The San Francisco Giants started the first day of their homestand with a walkoff, as Joe Panik sent San Francisco home happy with a 3-2 win over the Los Angeles Angels of Anaheim on Friday night.
It started off quite efficiently, as Nori Aoki doubled to center field, then advanced to second on an Matt Duffy ground out. Angel Pagan then hit a sacrifice fly out to center to give San Francisco an early lead that lasted for the next six innings.
Chris Heston returned to AT&T Park on Orange Friday and kept the Angels scoreless through six innings. In the seventh, a leadoff single started things off for Anaheim, but a questionable call at second gave the Giants the break they needed. With Kole Calhoun (who made an excellent diving catch in the fifth) at first, David Freese hit a grounder off the glove of Casey McGehee, and Brandon Crawford grabbed the ricochet and threw a dart to second base. Calhoun was called out, and while replays seemed to show the Angels’ right fielder sliding in just before the ball reached Matt Duffy’s glove, the call was upheld and the Angels had just a runner on first with one out.
From there, they were able to string together two more hits to score just one run, thanks to the earlier out, and knock Heston out of the game. Jean Machi came in with one out and runners on first and third, and promptly retired Chris Iannetta and C.J. Wilson to get out of the inning.
“He’s been really clutch for us,” said Giants’ manager Bruce Bochy. “You lose Cain, you lose Peavy, you hope someone steps up, and he’s done more than that.”
In the bottom of the seventh, San Francisco quickly retook the lead after a single to Angel Pagan. A passed ball moved him to second, then Andrew Susac knocked him in with a single to right.
Once again, the Angels came back in the next frame after several San Francisco miscues. A Matt Duffy error allowed Erick Aybar to reach first, then Sergio Romo allowed a single to Johnny Giavotella before striking out Mike Trout. From there, Bochy brought in Jeremy Affeldt, who hit Kole Calhoun to load the bases with one out. Santiago Casilla came in as the third reliever of the inning, and gave up a Freese sacrifice fly out to center. Pagan couldn’t get a grip on the ball, and his double clutch gave Aybar just enough time to score and tie the game.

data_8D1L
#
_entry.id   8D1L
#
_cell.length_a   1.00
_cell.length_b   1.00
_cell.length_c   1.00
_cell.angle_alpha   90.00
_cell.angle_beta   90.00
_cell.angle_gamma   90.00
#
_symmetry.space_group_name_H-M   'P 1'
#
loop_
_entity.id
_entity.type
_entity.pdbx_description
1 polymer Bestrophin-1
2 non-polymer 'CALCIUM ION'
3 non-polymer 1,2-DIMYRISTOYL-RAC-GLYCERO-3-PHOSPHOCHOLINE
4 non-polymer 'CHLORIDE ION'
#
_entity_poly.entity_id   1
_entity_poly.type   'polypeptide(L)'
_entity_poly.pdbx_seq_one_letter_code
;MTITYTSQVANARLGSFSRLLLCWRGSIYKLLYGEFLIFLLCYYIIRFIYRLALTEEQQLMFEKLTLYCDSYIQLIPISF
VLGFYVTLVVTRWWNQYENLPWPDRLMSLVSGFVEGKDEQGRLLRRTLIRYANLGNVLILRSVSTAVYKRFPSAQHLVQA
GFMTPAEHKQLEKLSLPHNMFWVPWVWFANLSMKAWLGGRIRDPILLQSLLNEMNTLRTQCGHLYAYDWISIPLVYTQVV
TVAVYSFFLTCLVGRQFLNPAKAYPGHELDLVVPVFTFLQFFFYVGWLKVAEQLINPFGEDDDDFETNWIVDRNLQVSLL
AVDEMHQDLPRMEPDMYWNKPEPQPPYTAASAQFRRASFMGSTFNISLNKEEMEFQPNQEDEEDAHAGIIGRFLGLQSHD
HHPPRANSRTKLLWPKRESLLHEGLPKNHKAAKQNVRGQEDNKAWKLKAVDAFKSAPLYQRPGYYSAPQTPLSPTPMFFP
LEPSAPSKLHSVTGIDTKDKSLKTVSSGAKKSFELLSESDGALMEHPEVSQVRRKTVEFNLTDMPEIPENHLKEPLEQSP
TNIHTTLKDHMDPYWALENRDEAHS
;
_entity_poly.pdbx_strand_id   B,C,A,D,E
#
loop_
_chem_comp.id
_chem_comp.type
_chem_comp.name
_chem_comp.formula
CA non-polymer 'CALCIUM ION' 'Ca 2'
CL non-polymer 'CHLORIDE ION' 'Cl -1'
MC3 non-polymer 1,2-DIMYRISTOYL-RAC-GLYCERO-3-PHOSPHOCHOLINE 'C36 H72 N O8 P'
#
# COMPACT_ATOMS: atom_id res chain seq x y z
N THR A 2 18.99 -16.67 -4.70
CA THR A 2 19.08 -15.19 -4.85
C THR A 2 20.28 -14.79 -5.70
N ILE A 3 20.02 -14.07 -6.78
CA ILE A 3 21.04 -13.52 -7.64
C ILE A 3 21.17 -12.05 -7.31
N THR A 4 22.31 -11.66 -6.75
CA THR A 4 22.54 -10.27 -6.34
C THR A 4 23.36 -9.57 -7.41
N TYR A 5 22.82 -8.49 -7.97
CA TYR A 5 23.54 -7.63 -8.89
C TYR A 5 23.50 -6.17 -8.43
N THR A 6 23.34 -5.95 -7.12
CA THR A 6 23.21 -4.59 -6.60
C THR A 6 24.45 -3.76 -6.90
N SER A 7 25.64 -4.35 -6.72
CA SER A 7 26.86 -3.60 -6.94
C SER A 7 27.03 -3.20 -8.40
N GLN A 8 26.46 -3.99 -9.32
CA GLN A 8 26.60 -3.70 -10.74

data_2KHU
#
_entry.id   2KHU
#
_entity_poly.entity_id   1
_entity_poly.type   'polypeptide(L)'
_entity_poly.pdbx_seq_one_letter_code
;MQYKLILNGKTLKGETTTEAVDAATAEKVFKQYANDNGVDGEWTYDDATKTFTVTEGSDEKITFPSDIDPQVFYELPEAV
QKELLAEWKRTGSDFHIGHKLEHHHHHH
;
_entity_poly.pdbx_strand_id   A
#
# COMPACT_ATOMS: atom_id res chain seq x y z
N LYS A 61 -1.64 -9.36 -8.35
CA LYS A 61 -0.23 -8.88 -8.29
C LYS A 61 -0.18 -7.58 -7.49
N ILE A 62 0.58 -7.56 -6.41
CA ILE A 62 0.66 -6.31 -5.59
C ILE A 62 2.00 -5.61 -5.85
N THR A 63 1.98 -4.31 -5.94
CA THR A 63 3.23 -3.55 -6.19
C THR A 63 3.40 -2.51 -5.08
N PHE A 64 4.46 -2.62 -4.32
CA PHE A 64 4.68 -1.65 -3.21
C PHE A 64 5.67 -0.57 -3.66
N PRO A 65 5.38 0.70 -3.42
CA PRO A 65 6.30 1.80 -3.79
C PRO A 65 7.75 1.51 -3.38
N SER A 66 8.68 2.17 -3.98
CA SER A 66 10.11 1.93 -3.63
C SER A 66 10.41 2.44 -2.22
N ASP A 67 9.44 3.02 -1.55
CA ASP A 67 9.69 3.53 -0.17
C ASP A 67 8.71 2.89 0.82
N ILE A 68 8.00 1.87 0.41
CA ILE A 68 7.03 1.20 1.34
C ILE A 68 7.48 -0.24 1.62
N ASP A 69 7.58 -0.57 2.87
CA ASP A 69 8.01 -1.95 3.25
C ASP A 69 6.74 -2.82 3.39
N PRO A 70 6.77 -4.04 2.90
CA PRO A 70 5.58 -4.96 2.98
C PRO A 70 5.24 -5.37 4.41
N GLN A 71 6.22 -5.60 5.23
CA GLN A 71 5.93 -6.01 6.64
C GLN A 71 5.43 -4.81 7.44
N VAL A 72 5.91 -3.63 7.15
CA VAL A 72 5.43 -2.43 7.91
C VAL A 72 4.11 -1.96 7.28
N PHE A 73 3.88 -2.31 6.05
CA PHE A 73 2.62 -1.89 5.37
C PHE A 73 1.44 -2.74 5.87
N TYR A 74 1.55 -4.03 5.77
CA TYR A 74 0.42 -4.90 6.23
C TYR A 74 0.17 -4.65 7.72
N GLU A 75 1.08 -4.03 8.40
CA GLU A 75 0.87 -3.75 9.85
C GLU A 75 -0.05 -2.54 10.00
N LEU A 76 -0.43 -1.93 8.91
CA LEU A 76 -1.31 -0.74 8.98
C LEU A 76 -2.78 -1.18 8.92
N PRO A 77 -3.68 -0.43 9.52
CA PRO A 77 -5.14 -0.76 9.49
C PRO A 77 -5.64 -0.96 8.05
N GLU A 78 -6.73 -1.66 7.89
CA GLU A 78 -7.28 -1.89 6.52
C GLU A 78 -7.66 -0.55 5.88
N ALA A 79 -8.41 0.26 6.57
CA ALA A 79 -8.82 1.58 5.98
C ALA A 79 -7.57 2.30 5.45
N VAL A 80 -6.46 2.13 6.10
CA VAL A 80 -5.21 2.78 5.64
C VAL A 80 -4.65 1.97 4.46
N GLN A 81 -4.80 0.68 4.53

In a familiar fashion, it came down to the bottom of the ninth, as Buster Posey led off with an infield hit, beating the throw to first. While his wheels got him on base, Gregor Blanco took over on the base paths, as Andrew Susac drew a walk on a Ball Four the pegged home plate umpire Bill Miller directly in the kneecap, sending him to the ground.
“It sounded like wood, when it hit, I’m not sure where it hit, but I think he squared him up pretty good,” said Susac.
After Joe Smith intentionally walked Brandon Crawford, it was Joe Panik again at the plate in the walkoff situation. With two outs and the bases loaded, Panik sent a sharp hit into the outfield to send Blanco and the rest of San Francisco home. It was Panik’s first walkoff hit and his second overall, after his sacrifice fly scored the winning run over the Los Angeles Dodgers last week.
With Joe, it’s a simple swing, short, and he smoked it,” said Bochy. “It’s a good thing he ended the game, because I used all my set-up guys trying to end it.”
“You got to enjoy it, with the game on the line like that. Chance to win it for your team?” said Panik. “Pretty sure you wouldn’t be here if you didn’t dream of that spot.”
Tomorrow the Giants return to AT&T Park for Game 2 of this interleague series, as Tim Hudson makes his fifth start of the season and looks to carry over his solid effort in Colorado, where he allowed three runs over seven innings in San Francisco’s win over the Rockies. He will take on Hector Santiago, who allowed just one run but threw 109 pitches in his five and one-third innings in the Angels’ loss on Sunday.
First pitch at 1:05pm.
Hunter Pence was dressed for batting practice today, and began his new routine: 25 swings off the tee, 20 soft toss, and 15 live pitches. He didn’t take his first day lightly, and was swinging hard in his first day back, hitting shots and one into the bleachers, certainly with Head Athletic Trainer Dave Groeschner watching intently. Pence will continue this routine until Monday, when he is reevaluated.
Alex Rodriguez hit his 660th home run on Monday evening in the Yankees’ win in Boston, tying Willie Mays for the fourth most all-time. Mays, regarding the record, said “Milestones in baseball are meant to be broken and I wish [Rodriguez] continued success throughout the year.” Only Barry Bonds (762), Hank Aaron (755), and Babe Ruth (714), have more.